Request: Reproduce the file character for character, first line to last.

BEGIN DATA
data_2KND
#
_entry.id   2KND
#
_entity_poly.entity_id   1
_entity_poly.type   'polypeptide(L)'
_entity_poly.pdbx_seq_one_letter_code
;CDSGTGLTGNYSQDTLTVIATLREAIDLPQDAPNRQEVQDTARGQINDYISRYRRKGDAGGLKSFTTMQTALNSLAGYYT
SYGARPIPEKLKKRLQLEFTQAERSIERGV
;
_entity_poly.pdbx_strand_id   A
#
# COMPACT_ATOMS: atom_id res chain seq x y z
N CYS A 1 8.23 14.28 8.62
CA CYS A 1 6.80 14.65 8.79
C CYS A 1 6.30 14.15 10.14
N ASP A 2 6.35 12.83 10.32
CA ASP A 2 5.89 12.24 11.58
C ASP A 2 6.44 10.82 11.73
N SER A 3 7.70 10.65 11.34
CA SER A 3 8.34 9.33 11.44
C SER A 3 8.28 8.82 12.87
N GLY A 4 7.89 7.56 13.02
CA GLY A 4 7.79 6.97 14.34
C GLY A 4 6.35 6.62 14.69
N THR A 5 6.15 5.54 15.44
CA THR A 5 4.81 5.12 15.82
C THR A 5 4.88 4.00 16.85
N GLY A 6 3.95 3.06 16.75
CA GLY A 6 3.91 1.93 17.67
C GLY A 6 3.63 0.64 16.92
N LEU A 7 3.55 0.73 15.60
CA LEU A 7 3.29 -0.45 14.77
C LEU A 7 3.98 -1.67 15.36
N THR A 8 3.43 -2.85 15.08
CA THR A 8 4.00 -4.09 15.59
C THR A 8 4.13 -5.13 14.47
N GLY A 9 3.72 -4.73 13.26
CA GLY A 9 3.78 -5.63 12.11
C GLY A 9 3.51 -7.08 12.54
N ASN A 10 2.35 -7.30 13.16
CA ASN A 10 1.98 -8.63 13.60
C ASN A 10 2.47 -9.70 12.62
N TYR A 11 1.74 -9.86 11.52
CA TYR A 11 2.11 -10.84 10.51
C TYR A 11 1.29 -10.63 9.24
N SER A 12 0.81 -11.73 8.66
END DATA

data_2KND
#
_entry.id   2KND
#
_entity_poly.entity_id   1
_entity_poly.type   'polypeptide(L)'
_entity_poly.pdbx_seq_one_letter_code
;CDSGTGLTGNYSQDTLTVIATLREAIDLPQDAPNRQEVQDTARGQINDYISRYRRKGDAGGLKSFTTMQTALNSLAGYYT
SYGARPIPEKLKKRLQLEFTQAERSIERGV
;
_entity_poly.pdbx_strand_id   A
#
# COMPACT_ATOMS: atom_id res chain seq x y z
N CYS A 1 8.23 14.28 8.62
CA CYS A 1 6.80 14.65 8.79
C CYS A 1 6.30 14.15 10.14
N ASP A 2 6.35 12.83 10.32
CA ASP A 2 5.89 12.24 11.58
C ASP A 2 6.44 10.82 11.73
N SER A 3 7.70 10.65 11.34
CA SER A 3 8.34 9.33 11.44
C SER A 3 8.28 8.82 12.87
N GLY A 4 7.89 7.56 13.02
CA GLY A 4 7.79 6.97 14.34
C GLY A 4 6.35 6.62 14.69
N THR A 5 6.15 5.54 15.44
CA THR A 5 4.81 5.12 15.82
C THR A 5 4.88 4.00 16.85
N GLY A 6 3.95 3.06 16.75
CA GLY A 6 3.91 1.93 17.67
C GLY A 6 3.63 0.64 16.92
N LEU A 7 3.55 0.73 15.60
CA LEU A 7 3.29 -0.45 14.77
C LEU A 7 3.98 -1.67 15.36
N THR A 8 3.43 -2.85 15.08
CA THR A 8 4.00 -4.09 15.59
C THR A 8 4.13 -5.13 14.47
N GLY A 9 3.72 -4.73 13.26
CA GLY A 9 3.78 -5.63 12.11
C GLY A 9 3.51 -7.08 12.54
N ASN A 10 2.35 -7.30 13.16
CA ASN A 10 1.98 -8.63 13.60
C ASN A 10 2.47 -9.70 12.62
N TYR A 11 1.74 -9.86 11.52
CA TYR A 11 2.11 -10.84 10.51
C TYR A 11 1.29 -10.63 9.24
N SER A 12 0.81 -11.73 8.66